American behind Carlos Ghosn escape sick in Japanese prison, lawyers say

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After fleeing criminal charges in Tokyo two years ago, former Nissan chief Carlos Ghosn led a public campaign attacking Japan’s justice system, arguing that conditions in the country’s prisons were designed to “drive you in despair”.

Now Michael Taylor, the American who staged Mr Ghosn’s dramatic escape, is living these harsh conditions for himself, his legal team says, as they campaign for him to be returned to the US .

Mr Taylor, the former Green Beret who smuggled Mr Ghosn out of Japan into a compound, suffered frostbite from a lack of heating at Fuchu prison on the outskirts of Tokyo, where he is serving a sentence two years, according to his lawyers. .

Mr Taylor, 61, and his son, Peter, 28, who aided in the escape, pleaded guilty in June in a Tokyo court after being arrested in the United States and extradited. They are now awaiting approval from Japanese authorities as they seek to serve out the remainder of their sentence in a US prison.

Although Michael Taylor is one of Japan’s most high-profile convicts, his experience in its penal system is not unique. Japan has come under intense scrutiny at home and abroad for its treatment of prisoners and detainees, with critics pointing to inadequate medical care and an almost pervasive lack of heating and cooling that can lead to life-threatening illnesses. .

Since his conviction last year, Mr Taylor has been held in an unheated cell, sitting on a thin mat that offers little protection from the cold cement floor, one of his US-based lawyers said, Paul Kelly.

Mr Taylor’s frostbite developed while he was working in a prison factory, Mr Kelly said. Fuchu inmates are not allowed to wear gloves at work, he added, and they must wash their hands several times a day with cold water as part of the facility’s hygiene regime. .

A prison doctor diagnosed Mr Taylor with frostbite in January, according to Mr Kelly. His fingers had turned red and were starting to blister, the lawyer said.

Mr Taylor is unable to speak directly with his family or his US legal team, but he described the diagnosis to one of his Japanese lawyers during a recent prison visit. The attorney reported Mr. Taylor’s condition in emails to his family and Mr. Kelly.

“We are distraught,” said Lamia Taylor, Mr Taylor’s wife. “It’s serious now. It’s a health issue.”

Contacted by The New York Times, Japan’s prison department said it could not comment on individual cases, but prisoners were being provided with adequate clothing, blankets and medical care for the cold conditions.

A spokesperson for the US Embassy in Tokyo declined to comment on Mr Taylor, citing confidentiality considerations, but said the US had “long expressed concern to Japanese authorities about inadequate heating prisons and detention centres, and continue to encourage the authorities to improve conditions.

In recent weeks, as Mr Taylor and the other prisoners have been confined to their cells to prevent the spread of the Omicron variant of the coronavirus, he has had more access to blankets, allowing his condition to improve, said Mr Kelly.

Still, Mr Taylor’s experience highlights long-standing concerns about Japan’s prison system, which local activists have criticized as dangerous and overly punitive.

Yuko Shiota, spokesperson for the Center for Prisoners’ Rights, an advocacy organization that campaigns for prison reform in Japan, said prisoners were often diagnosed with frostbite, sometimes so severe it could lead to amputation.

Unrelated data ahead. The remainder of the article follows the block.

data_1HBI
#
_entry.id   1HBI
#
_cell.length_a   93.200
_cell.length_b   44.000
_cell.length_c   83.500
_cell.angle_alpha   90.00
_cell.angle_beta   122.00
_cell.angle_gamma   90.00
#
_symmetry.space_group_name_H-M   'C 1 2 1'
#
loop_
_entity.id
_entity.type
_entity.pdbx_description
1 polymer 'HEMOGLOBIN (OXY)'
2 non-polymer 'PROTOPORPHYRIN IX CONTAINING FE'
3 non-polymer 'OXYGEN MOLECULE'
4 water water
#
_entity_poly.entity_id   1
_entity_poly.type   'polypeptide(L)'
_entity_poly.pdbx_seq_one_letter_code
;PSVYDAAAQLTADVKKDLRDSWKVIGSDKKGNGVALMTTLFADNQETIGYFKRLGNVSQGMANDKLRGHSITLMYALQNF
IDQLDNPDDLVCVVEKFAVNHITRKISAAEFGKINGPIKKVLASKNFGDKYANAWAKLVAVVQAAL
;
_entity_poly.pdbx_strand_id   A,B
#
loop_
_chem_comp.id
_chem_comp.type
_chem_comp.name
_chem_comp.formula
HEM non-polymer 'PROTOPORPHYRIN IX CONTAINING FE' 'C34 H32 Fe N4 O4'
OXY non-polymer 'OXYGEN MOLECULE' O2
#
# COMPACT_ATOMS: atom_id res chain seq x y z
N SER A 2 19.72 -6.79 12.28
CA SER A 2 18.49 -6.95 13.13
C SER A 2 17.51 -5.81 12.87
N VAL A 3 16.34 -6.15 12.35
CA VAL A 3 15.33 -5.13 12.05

“They say they have an insufficient budget and the problem has not improved,” she said of the lack of heating systems in prisons.

In the 2020 edition of its annual report on human rights in the world, the US State Department noted that in Japan “some prisons continue to lack adequate medical care and sufficient heating in winter or cooling in summer”.

The mistreatment of foreign prisoners and detainees in Japan has been highlighted in recent years by several cases in which the lack of adequate medical care has resulted in serious injury or even death.

Last spring, a young Sri Lankan woman died in a detention center in Nagoya after authorities repeatedly refused to grant her requests to be transferred to a hospital. A government inquiry into his death declined to assign blame but recommended reforms to the center’s medical procedures.

Fleeing Japan in 2019 just before the New Year, Mr Ghosn expressed his belief that the Japanese justice system would never give him a fair trial. He was out on bail after being arrested multiple times for financial wrongdoing – charges he said were products of corporate intrigue backed by the Japanese government.

Mr Taylor and his son helped him plan and execute his escape, including hiding in a box that was put on a flight first to Turkey and then to Beirut. Mr. Ghosn remained in Lebanon, safe from the threat of extradition, and he is trying to restore his image.

The Taylors returned to the United States, where the father shared with the media his story of helping Mr Ghosn flee. US authorities arrested the Taylors in the spring of 2020, acting on an extradition request from Japan.

They spent months fighting extradition, arguing in court that conditions in Japan amounted to torture. But they were handed over to Japan last March and tried three months later. Mr. Taylor was sentenced to two years in prison and his son to one year and eight months. Peter Taylor is being held in another prison.

In October, the United States approved the Taylors’ request to serve the remainder of their sentence in the US prison system. But the Japanese government is “dragging its heels”, Mr Kelly said.

An official from the Ministry of Justice of Japan said the transfer process usually takes at least a year.

Hisako Ueno contributed report.

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